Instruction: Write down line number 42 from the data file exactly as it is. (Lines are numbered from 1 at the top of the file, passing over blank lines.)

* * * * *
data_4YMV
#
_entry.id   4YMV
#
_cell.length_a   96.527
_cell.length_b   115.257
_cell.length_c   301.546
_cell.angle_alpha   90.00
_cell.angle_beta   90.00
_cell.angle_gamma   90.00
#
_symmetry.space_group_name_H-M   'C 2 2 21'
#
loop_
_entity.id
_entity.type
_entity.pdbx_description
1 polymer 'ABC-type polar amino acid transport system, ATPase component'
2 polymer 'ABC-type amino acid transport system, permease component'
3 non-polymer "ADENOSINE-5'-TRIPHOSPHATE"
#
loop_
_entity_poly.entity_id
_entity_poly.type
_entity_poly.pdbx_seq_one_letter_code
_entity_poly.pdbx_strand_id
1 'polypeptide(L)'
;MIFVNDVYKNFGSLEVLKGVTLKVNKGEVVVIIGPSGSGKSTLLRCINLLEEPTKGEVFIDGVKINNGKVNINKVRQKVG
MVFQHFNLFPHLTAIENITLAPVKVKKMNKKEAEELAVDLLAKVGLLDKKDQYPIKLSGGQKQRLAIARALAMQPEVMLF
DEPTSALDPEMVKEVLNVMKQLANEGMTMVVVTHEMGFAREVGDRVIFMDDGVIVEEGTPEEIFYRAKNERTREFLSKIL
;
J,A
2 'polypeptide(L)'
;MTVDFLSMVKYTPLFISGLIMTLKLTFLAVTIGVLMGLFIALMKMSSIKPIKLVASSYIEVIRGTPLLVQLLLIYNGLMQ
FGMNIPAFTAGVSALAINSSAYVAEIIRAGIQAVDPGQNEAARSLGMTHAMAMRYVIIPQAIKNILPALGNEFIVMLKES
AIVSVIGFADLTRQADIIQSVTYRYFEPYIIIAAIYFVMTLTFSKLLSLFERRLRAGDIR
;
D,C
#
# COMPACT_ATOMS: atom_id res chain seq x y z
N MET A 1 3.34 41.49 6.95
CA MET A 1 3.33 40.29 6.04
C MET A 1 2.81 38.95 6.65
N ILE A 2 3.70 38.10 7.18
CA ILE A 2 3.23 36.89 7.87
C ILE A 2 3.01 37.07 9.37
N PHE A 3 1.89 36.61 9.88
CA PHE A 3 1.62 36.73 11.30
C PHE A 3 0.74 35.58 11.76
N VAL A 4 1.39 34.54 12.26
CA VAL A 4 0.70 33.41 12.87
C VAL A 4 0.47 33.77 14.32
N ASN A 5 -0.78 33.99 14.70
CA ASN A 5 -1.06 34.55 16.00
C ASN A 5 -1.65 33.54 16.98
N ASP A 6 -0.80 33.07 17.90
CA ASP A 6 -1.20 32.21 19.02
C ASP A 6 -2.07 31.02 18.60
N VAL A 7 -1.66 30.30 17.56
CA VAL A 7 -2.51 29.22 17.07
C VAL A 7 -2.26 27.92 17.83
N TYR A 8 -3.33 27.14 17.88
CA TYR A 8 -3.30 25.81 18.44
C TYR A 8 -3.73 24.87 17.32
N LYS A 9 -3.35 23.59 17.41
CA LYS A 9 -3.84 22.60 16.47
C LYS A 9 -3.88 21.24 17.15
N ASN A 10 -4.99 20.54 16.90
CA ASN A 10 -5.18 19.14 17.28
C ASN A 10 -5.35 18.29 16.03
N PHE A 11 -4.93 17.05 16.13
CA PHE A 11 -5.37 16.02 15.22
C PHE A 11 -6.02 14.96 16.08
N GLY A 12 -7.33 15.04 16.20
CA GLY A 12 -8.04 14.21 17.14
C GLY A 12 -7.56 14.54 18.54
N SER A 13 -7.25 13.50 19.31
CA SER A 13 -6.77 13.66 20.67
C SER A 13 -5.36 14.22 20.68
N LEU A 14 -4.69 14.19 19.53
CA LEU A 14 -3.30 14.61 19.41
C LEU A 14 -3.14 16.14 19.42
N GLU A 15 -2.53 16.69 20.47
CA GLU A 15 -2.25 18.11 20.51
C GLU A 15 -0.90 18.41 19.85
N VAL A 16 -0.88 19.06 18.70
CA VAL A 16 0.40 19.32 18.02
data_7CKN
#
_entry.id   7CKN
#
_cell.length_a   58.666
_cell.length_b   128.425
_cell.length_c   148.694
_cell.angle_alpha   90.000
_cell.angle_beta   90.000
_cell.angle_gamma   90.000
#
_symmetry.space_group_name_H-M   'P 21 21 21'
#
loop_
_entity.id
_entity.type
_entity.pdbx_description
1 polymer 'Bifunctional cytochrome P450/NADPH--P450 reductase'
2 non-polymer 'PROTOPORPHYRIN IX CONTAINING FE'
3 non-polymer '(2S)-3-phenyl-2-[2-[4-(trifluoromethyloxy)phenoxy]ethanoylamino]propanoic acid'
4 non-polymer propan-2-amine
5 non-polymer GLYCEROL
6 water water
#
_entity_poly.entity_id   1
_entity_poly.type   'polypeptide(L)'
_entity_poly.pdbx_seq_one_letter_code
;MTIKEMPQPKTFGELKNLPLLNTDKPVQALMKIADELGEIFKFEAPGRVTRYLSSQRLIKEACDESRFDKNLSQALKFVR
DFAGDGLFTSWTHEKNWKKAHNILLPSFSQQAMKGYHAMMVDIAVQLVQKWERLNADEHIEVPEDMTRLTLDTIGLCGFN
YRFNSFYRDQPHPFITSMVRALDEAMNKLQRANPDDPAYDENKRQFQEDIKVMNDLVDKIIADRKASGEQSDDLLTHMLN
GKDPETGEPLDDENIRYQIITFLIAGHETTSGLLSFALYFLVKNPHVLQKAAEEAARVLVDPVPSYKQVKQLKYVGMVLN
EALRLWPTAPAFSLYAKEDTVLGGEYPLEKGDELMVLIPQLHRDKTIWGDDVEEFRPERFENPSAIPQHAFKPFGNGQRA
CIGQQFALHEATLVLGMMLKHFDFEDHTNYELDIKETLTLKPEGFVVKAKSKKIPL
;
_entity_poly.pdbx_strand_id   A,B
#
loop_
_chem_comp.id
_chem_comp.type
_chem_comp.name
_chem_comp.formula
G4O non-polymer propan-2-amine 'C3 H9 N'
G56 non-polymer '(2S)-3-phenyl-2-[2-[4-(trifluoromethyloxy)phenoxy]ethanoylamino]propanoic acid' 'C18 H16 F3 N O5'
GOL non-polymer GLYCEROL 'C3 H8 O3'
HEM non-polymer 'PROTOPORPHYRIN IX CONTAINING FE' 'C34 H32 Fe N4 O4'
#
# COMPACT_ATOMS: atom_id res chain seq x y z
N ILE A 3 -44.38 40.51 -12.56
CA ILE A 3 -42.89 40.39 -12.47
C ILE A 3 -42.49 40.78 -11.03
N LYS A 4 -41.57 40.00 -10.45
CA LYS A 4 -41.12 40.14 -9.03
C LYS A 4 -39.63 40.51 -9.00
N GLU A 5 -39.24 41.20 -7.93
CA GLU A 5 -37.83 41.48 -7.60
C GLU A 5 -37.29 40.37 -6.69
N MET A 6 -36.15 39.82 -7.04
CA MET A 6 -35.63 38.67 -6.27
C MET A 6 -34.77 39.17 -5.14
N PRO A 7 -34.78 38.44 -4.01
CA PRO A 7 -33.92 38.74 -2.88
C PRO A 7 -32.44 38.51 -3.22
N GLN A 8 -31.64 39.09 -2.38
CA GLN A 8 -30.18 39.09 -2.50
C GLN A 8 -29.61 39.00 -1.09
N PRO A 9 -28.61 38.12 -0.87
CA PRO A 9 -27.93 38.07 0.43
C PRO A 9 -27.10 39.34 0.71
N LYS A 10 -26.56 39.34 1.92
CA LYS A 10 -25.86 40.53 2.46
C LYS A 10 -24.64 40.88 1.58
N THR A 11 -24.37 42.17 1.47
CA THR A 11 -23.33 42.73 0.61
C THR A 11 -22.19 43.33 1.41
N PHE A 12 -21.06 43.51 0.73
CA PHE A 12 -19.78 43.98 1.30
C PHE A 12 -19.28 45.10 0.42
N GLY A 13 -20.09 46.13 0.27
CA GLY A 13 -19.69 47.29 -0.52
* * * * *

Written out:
CA MET A 1 3.33 40.29 6.04